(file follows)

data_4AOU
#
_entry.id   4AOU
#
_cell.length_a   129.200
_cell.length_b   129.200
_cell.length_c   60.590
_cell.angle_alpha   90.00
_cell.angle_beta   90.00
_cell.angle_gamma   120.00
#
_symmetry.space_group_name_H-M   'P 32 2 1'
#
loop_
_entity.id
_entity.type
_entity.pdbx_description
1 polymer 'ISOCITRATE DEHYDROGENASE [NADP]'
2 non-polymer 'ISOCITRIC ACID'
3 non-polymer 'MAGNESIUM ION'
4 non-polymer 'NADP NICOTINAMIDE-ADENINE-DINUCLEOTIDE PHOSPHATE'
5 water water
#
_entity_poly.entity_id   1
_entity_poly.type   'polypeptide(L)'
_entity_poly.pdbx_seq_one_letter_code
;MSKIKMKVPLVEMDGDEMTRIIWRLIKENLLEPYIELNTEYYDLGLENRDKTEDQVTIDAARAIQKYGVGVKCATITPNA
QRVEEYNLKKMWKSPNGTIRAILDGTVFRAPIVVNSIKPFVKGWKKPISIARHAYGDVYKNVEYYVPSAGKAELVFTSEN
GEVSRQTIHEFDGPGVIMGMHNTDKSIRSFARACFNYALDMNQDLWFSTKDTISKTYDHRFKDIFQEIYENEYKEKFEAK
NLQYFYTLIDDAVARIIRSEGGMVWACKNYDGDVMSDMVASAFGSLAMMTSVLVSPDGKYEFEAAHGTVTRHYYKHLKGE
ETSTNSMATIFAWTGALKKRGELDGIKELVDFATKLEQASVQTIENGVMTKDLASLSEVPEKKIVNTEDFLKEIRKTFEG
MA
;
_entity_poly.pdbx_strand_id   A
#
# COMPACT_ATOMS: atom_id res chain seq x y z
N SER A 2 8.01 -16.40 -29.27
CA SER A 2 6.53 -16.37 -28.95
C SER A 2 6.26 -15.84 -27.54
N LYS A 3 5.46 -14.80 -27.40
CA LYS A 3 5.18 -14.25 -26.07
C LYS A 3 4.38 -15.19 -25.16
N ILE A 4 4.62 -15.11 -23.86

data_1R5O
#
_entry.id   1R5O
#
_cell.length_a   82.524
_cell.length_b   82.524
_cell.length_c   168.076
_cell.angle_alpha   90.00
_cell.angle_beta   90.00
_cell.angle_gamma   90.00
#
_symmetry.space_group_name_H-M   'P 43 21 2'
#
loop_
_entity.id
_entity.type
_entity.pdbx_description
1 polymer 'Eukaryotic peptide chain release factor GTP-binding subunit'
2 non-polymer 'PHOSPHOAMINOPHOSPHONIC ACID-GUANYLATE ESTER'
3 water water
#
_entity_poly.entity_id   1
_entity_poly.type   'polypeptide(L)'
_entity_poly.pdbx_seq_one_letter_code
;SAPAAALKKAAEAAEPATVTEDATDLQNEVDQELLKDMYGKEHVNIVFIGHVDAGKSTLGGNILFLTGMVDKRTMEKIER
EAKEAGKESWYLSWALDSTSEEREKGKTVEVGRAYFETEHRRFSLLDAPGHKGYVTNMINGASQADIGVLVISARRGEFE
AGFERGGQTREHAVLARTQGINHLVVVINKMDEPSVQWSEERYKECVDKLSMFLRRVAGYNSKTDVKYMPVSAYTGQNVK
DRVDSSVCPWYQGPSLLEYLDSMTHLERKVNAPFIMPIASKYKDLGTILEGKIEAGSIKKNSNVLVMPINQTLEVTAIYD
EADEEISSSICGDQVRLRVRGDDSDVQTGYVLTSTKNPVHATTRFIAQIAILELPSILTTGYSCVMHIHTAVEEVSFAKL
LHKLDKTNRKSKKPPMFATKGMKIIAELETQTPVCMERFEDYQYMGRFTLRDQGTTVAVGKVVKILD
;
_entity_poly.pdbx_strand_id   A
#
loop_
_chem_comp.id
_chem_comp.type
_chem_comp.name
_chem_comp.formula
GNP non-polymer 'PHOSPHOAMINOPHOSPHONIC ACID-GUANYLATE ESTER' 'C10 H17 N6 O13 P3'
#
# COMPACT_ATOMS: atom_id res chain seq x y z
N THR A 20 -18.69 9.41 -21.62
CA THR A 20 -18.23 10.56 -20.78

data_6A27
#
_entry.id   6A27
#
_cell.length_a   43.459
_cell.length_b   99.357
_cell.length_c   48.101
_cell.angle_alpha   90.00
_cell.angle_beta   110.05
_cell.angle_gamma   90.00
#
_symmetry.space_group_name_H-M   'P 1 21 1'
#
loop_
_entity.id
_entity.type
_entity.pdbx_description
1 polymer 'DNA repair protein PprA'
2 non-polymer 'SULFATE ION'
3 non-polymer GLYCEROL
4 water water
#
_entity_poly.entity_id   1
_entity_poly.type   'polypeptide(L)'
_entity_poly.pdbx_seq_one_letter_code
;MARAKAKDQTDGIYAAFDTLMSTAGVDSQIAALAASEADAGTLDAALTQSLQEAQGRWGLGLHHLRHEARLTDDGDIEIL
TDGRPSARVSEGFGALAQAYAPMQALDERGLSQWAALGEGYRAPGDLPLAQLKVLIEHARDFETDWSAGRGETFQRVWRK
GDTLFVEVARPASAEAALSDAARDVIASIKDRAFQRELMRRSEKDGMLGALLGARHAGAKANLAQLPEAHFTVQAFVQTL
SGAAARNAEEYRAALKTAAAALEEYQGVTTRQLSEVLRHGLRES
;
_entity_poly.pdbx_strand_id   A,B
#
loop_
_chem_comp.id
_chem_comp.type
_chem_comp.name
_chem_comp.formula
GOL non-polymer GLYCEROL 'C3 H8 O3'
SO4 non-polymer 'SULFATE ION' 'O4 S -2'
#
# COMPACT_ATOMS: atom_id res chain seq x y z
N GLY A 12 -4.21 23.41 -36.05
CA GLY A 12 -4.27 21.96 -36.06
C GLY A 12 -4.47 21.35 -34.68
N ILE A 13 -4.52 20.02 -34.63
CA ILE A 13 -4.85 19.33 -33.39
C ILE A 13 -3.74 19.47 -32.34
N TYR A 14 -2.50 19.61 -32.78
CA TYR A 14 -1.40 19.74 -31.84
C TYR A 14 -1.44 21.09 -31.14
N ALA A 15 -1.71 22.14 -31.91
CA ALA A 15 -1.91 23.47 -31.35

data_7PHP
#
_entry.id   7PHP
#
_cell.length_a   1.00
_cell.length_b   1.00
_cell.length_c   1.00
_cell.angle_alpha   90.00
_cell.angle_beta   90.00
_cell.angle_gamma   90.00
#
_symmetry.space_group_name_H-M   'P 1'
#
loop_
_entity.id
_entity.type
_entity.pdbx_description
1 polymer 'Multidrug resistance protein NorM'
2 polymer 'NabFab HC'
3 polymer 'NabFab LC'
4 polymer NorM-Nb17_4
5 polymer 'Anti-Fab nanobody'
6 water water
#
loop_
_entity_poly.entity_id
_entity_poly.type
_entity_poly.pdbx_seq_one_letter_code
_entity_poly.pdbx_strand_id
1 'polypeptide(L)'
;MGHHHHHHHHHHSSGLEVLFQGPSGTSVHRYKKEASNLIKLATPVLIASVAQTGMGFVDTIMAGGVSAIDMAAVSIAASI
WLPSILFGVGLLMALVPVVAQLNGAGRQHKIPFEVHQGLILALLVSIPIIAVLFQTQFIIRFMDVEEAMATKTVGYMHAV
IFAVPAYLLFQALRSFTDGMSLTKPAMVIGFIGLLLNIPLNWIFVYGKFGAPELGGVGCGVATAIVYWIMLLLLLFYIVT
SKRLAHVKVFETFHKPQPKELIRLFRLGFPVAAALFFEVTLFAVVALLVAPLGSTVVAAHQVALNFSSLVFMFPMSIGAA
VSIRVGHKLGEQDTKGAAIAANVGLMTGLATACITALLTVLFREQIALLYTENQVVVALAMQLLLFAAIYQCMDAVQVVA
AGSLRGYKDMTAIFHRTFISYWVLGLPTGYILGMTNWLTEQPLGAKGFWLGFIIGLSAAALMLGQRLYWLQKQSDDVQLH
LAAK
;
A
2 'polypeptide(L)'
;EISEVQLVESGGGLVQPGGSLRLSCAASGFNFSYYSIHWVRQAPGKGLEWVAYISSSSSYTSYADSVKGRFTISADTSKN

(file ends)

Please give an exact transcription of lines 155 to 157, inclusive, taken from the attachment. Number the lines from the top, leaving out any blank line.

_entity.pdbx_description
1 polymer 'Multidrug resistance protein NorM'
2 polymer 'NabFab HC'